Having been exposed to the medical, metabolic, and physiological gender-based factors associated with weight gain, weight loss, body composition changes, and the psychological aspects in a diverse cross-section of male and female participants in Mackie Shilstone’s prior hospital-affiliated wellness and weight management programs over the last thirty years, he attests to the fact that what you eat, when you eat – along with age and health profile, account for many of the complex issues associate with weight control. The question at hand is, “Can chocolate help control appetite in postmenopausal women?”
Biologically speaking (circadian rhythm), late night eating certainly has its drawbacks on metabolic rate, cardiometabolic health, hormone secretion (melatonin production), and fat oxidation versus storage. Prior research and common sense have demonstrated that eating chocolate late at night has been associated with long-term weight gain, especially in postmenopausal women (average age of 51), who are vulnerable to weight gain. It appears now that chocolate and the timing of its consumption may have earned a bad rap.
Research – Timing of Chocolate Intake Affects Hunger, Substrate Oxidation, and Microbiota: a Randomized Controlled Trail – reported in the July online issue of the FASEB journal (the journal of the Federation of American Societies for Experimental Biology), suggests that, “chocolate, in the morning or in the evening/night, in a narrow window of time (1 hour), results in differential effects on hunger and appetite, substrate oxidation, fasting glucose, microbiota composition and function, and sleep and temperature rhythms.”
“The intake of a rather high amount of chocolate (100 grams),” comment the researchers from Brigham and Woman’s Hospital in Boston, “concentrated in a narrow (1 hour) timing window in the morning could help to burn body fat and to decrease glucose levels in postmenopausal women.”
This determination involved 19 postmenopausal women, who completed a nine week, randomized, controlled, cross-over trial of “ad libitum food” intake – with either 100 grams of chocolate (~33% of their daily energy intake) in the morning, defined as within one hour after waking time, or at evening/night – within one hour before bedtime, compared to no chocolate intake. The duration of each intervention was two weeks, which included a transition period.
The study participants underwent the following tests and measurements: Body weight (baseline and three additional timed dates), height, body fat, dietary food intake record, visual analog scale before and after each meal (hunger & appetite assessment), body temperature, activity, sleep duration, number of awakenings, nap frequency and duration, metabolic rate assessment, salivary cortisol determinations, fasting glucose, and analysis of their gut microbiota (short- chain fatty acids from fecal samples).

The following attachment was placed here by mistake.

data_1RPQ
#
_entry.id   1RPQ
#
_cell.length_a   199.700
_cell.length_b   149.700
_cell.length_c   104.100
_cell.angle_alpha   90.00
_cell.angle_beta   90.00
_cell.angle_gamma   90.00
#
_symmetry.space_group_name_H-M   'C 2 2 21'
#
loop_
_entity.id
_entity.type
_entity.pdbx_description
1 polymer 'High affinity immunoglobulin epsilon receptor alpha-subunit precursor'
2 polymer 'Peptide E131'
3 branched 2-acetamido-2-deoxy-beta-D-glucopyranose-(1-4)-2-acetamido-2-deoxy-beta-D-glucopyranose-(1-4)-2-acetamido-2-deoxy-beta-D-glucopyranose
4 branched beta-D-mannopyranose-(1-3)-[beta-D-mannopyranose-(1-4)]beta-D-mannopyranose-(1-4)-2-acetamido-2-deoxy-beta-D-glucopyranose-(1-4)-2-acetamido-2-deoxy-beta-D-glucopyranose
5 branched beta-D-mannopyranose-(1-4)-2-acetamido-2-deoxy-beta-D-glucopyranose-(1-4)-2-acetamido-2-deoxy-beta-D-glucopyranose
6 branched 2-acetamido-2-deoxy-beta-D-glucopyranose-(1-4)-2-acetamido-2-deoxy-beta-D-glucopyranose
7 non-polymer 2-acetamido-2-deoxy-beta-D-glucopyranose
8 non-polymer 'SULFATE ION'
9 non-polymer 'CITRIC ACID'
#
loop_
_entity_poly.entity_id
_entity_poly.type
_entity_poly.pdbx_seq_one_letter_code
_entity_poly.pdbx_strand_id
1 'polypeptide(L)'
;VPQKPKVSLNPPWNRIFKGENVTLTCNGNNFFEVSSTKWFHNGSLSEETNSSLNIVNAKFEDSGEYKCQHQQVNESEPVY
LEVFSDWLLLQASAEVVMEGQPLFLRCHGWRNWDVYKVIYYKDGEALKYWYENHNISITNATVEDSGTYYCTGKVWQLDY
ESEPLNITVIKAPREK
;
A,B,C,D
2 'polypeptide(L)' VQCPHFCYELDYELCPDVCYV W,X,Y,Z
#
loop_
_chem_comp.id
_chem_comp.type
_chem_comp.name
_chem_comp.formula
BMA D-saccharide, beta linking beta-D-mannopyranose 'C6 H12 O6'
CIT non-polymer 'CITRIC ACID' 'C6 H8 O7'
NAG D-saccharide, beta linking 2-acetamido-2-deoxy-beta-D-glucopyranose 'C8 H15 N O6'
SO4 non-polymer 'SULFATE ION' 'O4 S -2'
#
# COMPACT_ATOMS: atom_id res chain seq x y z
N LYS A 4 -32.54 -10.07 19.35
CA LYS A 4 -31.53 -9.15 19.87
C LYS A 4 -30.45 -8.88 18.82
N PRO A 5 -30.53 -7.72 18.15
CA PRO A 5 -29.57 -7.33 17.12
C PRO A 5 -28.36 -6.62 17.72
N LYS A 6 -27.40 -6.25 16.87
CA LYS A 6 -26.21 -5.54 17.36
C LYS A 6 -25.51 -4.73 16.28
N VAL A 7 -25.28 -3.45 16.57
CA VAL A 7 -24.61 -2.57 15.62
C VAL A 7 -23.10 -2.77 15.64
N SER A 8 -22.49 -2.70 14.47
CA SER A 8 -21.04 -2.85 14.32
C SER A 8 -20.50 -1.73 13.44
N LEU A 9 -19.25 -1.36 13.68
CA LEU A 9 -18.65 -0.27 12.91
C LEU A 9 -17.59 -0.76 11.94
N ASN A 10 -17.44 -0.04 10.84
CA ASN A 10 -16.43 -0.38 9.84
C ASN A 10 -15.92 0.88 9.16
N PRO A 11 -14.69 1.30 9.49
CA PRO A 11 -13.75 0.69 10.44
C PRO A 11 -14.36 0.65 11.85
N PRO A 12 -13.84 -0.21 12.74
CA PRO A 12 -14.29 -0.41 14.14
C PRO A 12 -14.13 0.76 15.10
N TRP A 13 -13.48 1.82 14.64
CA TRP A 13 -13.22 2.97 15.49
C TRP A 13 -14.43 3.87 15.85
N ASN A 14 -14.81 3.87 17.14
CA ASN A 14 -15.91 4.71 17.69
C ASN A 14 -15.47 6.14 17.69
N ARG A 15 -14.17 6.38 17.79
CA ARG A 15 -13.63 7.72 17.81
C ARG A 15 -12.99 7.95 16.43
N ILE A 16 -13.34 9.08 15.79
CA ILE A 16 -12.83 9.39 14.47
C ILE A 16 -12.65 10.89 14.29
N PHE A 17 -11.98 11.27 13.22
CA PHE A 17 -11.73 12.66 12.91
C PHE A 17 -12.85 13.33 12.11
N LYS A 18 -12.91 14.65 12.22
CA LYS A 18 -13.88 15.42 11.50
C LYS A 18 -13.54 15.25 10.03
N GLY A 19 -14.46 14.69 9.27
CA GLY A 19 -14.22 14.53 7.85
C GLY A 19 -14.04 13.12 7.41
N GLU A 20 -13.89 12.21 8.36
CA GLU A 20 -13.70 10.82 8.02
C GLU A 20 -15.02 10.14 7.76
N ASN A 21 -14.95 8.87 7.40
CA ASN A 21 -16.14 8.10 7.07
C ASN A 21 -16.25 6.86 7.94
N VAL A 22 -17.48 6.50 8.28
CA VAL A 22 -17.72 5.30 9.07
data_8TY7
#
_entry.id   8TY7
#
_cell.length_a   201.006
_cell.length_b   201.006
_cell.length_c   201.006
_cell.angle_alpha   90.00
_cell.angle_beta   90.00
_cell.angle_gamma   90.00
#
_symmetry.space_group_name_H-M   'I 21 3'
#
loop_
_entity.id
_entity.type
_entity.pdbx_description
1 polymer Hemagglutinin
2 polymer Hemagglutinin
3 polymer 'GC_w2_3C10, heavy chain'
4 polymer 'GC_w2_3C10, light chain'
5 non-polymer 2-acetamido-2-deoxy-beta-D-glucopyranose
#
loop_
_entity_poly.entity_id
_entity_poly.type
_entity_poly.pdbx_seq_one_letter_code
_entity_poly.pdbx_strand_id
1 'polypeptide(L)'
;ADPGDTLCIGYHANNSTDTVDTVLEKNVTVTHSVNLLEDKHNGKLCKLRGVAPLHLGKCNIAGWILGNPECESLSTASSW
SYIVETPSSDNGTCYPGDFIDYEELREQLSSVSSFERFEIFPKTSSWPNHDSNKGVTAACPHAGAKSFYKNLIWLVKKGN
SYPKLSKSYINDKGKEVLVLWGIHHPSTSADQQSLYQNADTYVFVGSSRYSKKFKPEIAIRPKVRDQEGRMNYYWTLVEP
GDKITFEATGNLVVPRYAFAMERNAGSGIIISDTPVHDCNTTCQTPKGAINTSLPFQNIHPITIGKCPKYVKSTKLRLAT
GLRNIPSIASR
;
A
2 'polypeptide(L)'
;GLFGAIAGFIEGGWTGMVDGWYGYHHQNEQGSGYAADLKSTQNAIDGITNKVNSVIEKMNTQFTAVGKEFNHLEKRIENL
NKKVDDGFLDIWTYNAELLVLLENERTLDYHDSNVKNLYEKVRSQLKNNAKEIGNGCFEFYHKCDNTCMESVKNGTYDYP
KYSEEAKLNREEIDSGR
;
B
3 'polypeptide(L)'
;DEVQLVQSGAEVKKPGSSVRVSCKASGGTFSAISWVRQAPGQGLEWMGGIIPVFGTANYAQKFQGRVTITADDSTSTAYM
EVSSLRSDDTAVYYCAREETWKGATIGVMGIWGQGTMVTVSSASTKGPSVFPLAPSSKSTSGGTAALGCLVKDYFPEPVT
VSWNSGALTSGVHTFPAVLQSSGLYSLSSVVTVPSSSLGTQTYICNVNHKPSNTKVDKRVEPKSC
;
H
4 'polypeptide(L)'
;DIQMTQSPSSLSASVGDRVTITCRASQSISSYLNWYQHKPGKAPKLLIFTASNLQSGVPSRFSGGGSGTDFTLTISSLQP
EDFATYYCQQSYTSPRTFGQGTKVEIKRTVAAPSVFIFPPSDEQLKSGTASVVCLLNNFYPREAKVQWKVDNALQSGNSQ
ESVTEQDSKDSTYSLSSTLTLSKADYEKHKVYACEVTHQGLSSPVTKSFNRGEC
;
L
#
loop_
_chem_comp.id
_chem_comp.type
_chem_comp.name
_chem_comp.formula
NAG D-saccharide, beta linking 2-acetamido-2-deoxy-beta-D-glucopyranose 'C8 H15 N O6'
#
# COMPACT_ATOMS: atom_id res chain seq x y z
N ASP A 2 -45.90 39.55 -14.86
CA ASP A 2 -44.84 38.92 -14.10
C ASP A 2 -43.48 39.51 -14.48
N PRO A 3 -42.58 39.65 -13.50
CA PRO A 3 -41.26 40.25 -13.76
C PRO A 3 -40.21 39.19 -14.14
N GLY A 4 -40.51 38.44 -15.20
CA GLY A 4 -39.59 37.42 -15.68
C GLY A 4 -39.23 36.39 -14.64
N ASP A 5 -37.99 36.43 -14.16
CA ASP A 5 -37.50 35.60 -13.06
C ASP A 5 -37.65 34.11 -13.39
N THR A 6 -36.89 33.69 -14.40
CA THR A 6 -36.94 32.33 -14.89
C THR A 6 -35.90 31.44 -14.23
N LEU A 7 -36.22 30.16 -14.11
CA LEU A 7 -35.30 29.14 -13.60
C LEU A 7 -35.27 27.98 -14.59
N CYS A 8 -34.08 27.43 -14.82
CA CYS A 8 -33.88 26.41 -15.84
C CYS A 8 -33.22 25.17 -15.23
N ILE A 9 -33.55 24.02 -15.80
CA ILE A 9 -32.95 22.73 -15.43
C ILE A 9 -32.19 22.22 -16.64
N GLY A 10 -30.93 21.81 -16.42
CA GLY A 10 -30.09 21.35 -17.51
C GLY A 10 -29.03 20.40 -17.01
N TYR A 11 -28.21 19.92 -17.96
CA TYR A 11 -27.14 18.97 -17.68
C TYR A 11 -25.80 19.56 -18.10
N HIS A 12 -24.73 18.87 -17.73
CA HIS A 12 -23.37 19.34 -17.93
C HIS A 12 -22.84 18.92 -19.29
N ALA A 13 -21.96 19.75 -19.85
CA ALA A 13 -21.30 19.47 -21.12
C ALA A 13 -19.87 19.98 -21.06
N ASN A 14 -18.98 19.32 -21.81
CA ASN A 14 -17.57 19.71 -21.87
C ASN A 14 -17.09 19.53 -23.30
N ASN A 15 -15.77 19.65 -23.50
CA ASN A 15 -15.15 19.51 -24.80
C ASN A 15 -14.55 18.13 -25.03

The study found that the 19 postmenopausal women did not gain body weight with the chocolate intake. In fact, comment the investigators, “while the volunteers had an increase of energy intake due to chocolate’s extra calories (extra 542 kcal), as compared to the non-chocolate condition, they spontaneously reduced their ad libitum energy intake by 16%, when eating chocolate in the morning.”
This situation occurred even though the females consumed milk chocolate that has been shown to have less of an effect in decreasing appetite than dark chocolate. Further stated, “results show that when eating chocolate, females were less hungry and had less desire for sweets than with no chocolate, especially when taking chocolate during the evening/night. Moreover, daily cortisol levels were lower when eating chocolate in the morning than at evening/night.”
Lower cortisol levels have been shown to cause a reduced stress-related appetite, “which may partly explain the better caloric compensation by the females, when eating chocolate in the morning.”
The researchers stated, “our results also show that chocolate in the morning decreases fasting glucose. Chocolate may improve glucose homeostasis by slowing carbohydrate digestion and absorption.”
There were also favorable changes in the participants microbiota’s short chain fatty acid content that may have accounted for better hunger control.
Before you make a B-line to the nearest chocolate bar, this study involved a small number of targeted female participants – postmenopausal women. One size does not fit all.
Interested in Reading More? Check Out Can Small Amounts of Chocolate Be Good For You?